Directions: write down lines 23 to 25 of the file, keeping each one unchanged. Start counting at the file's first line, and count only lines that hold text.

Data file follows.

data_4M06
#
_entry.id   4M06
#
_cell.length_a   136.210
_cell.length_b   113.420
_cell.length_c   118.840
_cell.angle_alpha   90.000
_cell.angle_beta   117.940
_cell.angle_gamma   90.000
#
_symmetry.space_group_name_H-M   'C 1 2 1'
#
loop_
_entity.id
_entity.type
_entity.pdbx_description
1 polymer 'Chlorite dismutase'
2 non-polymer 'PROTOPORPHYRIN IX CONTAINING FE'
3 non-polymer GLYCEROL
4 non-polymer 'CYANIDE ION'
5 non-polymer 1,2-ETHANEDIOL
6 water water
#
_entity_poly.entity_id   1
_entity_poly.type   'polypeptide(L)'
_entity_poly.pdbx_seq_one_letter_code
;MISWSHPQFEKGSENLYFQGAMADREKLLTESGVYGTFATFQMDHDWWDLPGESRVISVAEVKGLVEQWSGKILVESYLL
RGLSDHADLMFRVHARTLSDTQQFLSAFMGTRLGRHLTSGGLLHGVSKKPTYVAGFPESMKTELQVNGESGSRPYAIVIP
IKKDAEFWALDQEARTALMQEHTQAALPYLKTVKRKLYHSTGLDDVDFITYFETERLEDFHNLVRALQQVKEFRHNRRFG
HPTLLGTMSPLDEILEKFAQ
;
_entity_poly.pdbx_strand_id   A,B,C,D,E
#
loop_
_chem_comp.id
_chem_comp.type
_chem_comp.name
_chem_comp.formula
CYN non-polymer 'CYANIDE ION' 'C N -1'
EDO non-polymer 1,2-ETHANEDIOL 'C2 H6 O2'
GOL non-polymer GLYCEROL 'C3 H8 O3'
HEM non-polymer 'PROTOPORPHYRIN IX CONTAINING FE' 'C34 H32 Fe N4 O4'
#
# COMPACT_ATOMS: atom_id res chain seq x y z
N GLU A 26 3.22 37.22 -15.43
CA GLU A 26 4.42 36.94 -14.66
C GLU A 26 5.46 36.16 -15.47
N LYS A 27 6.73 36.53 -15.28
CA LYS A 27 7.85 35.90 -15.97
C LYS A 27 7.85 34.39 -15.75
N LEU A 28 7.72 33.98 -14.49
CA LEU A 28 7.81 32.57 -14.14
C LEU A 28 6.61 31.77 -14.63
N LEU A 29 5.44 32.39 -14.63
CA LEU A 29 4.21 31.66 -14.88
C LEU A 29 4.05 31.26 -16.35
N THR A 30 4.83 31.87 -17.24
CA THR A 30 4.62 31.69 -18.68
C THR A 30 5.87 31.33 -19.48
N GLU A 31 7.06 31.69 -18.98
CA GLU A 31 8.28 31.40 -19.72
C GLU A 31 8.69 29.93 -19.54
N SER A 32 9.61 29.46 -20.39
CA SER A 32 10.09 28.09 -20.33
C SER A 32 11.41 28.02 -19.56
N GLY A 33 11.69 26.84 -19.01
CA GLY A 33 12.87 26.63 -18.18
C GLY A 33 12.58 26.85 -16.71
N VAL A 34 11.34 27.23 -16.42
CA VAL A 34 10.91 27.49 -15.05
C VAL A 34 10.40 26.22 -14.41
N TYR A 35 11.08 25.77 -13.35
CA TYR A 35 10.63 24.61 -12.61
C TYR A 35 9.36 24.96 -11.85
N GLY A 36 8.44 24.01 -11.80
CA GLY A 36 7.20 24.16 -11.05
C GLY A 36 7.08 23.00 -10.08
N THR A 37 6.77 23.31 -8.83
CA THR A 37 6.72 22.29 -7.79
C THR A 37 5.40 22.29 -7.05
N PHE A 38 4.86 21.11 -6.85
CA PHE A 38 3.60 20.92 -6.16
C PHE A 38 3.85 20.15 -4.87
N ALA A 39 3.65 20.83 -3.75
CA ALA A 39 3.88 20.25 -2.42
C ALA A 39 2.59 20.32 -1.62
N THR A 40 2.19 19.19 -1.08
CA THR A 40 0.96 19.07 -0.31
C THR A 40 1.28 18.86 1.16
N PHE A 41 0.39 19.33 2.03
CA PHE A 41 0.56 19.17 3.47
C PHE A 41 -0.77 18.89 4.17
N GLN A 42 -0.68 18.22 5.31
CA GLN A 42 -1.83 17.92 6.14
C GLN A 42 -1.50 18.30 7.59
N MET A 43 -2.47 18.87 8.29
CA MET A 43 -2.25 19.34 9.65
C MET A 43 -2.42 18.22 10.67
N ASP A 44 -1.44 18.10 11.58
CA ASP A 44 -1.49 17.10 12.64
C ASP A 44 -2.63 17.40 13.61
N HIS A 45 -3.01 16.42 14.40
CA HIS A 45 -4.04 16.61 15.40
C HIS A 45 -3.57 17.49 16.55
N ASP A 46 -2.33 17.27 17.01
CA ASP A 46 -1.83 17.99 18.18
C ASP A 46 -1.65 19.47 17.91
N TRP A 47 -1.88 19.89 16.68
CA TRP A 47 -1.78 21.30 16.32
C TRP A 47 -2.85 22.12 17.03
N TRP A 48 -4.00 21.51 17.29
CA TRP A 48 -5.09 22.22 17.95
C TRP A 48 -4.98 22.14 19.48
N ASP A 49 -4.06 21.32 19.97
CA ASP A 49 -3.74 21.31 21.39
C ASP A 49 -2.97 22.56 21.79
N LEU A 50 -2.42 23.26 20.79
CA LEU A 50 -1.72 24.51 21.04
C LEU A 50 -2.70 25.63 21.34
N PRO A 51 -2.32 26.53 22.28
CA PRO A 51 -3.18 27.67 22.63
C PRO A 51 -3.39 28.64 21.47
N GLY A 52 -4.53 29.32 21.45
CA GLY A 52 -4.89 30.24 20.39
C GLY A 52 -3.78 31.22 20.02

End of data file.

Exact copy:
6 water water
#
_entity_poly.entity_id   1